Protein Clumps Linked to ALS Motor Neuron Death Seen for First Time

Margarida Azevedo, MSc avatar

by Margarida Azevedo, MSc |

Share this article:

Share article via email
Protein aggregates and ALS

Researchers at University Of North Carolina School Of Medicine are reporting the first evidence-based description of the neuronal protein clumps thought to be toxic to motor neurons and instigators of the neuronal degeneration seen in patients with amyotrophic lateral sclerosis (ALS). The laboratory discovery of the form of these unstable clumps, known as SOD1 proteins, and evidence of their toxic interaction with motor neurons could lead to drugs that prevent clumping, the researchers say, because non-clumped SOD1 proteins were not found to be toxic.

“One of the biggest puzzles in health care is how to address neurodegenerative diseases; unlike many cancers and other conditions, we currently have no leverage against these neurodegenerative diseases,” the study’s senior author, Nikolay Dokholyan, PhD, professor of Biochemistry and Biophysics at UNC, said in a press release. “This study is a big breakthrough because it sheds light on the origin of motor neuron death and could be very important for drug discovery.” Motor neurons are crucial to movement and speech, and the ability to swallow and breathe, and their degeneration leads to the gradual paralysis that is a hallmark of ALS.

The study, titled “Mutant SOD1 in cell types other than motor neurons and oligodendrocytes accelerates onset of disease in ALS mice,” was published online in Proceedings of the National Academy of Sciences.

The study focused on a subcategory of ALS that is seen in only 1%–2% of all cases, but long known to be linked to SOD1 protein mutations and previously shown to form potentially toxic clumps in patients without SOD1 gene alterations. The researchers discovered that the protein forms temporary clumps of three, what they called a “trimer,” capable of killing motor neuron-like cells grown in the lab.

“Knowing what these trimers look like, we can try to design drugs that would stop them from forming, or sequester them before they can do damage. We are very excited about the possibilities,” said Elizabeth Proctor, PhD, and the paper’s first author.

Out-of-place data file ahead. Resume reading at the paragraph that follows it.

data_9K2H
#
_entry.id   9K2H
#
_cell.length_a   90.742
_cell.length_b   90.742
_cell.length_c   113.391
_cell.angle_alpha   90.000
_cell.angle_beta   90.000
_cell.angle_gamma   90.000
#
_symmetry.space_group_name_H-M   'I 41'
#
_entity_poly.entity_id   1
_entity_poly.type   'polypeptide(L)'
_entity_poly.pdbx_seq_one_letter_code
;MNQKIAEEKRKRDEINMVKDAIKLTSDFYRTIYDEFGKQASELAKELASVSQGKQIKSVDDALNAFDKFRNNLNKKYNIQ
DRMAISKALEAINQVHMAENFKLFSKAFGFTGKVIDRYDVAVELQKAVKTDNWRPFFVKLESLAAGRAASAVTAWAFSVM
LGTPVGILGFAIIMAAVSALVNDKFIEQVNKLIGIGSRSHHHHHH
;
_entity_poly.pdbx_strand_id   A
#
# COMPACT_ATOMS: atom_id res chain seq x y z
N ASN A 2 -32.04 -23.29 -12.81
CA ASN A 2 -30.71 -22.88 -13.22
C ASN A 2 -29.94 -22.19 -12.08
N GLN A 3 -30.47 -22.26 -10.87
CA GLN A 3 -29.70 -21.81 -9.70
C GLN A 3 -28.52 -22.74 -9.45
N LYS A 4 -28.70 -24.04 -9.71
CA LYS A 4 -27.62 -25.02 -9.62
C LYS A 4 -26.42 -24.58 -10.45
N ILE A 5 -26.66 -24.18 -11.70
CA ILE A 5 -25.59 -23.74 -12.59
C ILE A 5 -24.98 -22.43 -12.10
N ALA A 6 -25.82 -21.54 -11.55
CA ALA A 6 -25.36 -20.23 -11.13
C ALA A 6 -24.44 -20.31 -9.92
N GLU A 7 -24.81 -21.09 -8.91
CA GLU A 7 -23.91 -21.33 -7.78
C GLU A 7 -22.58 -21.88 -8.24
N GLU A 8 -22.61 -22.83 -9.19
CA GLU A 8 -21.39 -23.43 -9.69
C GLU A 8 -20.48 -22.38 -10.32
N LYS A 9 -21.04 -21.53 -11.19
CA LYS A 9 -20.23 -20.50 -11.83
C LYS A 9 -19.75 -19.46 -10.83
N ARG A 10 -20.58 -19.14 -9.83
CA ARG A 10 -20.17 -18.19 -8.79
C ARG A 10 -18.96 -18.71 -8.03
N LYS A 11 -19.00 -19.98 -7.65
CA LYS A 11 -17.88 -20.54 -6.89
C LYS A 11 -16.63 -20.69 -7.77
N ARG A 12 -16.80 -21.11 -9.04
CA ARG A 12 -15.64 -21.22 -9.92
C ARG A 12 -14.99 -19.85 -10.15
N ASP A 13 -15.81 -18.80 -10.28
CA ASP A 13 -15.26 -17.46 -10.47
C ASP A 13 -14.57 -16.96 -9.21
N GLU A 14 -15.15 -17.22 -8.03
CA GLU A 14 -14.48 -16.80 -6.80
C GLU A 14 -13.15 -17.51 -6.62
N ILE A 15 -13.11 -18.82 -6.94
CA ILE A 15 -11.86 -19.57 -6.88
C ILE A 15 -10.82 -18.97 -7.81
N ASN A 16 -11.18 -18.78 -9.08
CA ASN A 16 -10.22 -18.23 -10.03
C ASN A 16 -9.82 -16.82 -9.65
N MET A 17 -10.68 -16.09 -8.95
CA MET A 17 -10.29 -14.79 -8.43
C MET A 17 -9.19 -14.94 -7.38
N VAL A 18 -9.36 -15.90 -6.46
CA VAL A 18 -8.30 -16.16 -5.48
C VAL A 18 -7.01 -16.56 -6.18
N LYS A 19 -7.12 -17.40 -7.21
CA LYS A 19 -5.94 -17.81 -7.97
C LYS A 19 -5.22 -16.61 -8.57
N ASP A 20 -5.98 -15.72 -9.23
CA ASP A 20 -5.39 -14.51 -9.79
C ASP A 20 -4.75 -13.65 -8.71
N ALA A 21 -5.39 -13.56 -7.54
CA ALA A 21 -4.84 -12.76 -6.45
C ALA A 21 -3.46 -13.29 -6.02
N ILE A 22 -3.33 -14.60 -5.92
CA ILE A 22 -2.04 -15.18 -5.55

The precise form of the aggregated protein had been a challenge to pinpoint largely because most of the suspected toxic clumps disintegrate quickly upon forming. “It is thought that part of what makes them so toxic is their instability,” Dr. Proctor said. “Their unstable nature makes them more reactive with parts of the cell that they should not be affecting.” Dr. Proctor spent two years developing a custom algorithm to determine the trimers’ structure — a feat Dr. Dokholyan described as akin to determining a yarn ball’s form by piecing together snippets from its outermost layers.

Once the three-clump, trimer structure was established, the team spent more years devising computational models to test its impact on the motor neuron-like, laboratory-generated cells. The results clearly demonstrated that SOD1 proteins tightly bound into trimers were lethal to the motor neuron-like cells, while non-clumped SOD1 proteins were not. “This is a major step because nobody has known exactly what toxic interactions are behind the death of motor neurons in patients with ALS,” Dr. Proctor added.

The team next plans to look further into the “glue” that holds these trimers together, an essential step to the potential development of drugs that could target the protein clumps and either break them apart or prevent their formation. They also think the findings may be relevant to other neurodegenerative diseases, like Alzheimer’s or Parkinson’s.

“There are many similarities among neurodegenerative diseases,” Dr. Dokholyan concluded. “What we have found here seems to corroborate what is known about Alzheimer’s already, and if we can figure out more about what is going on here, we could potentially open up a framework to be able to understand the roots of other neurodegenerative diseases.”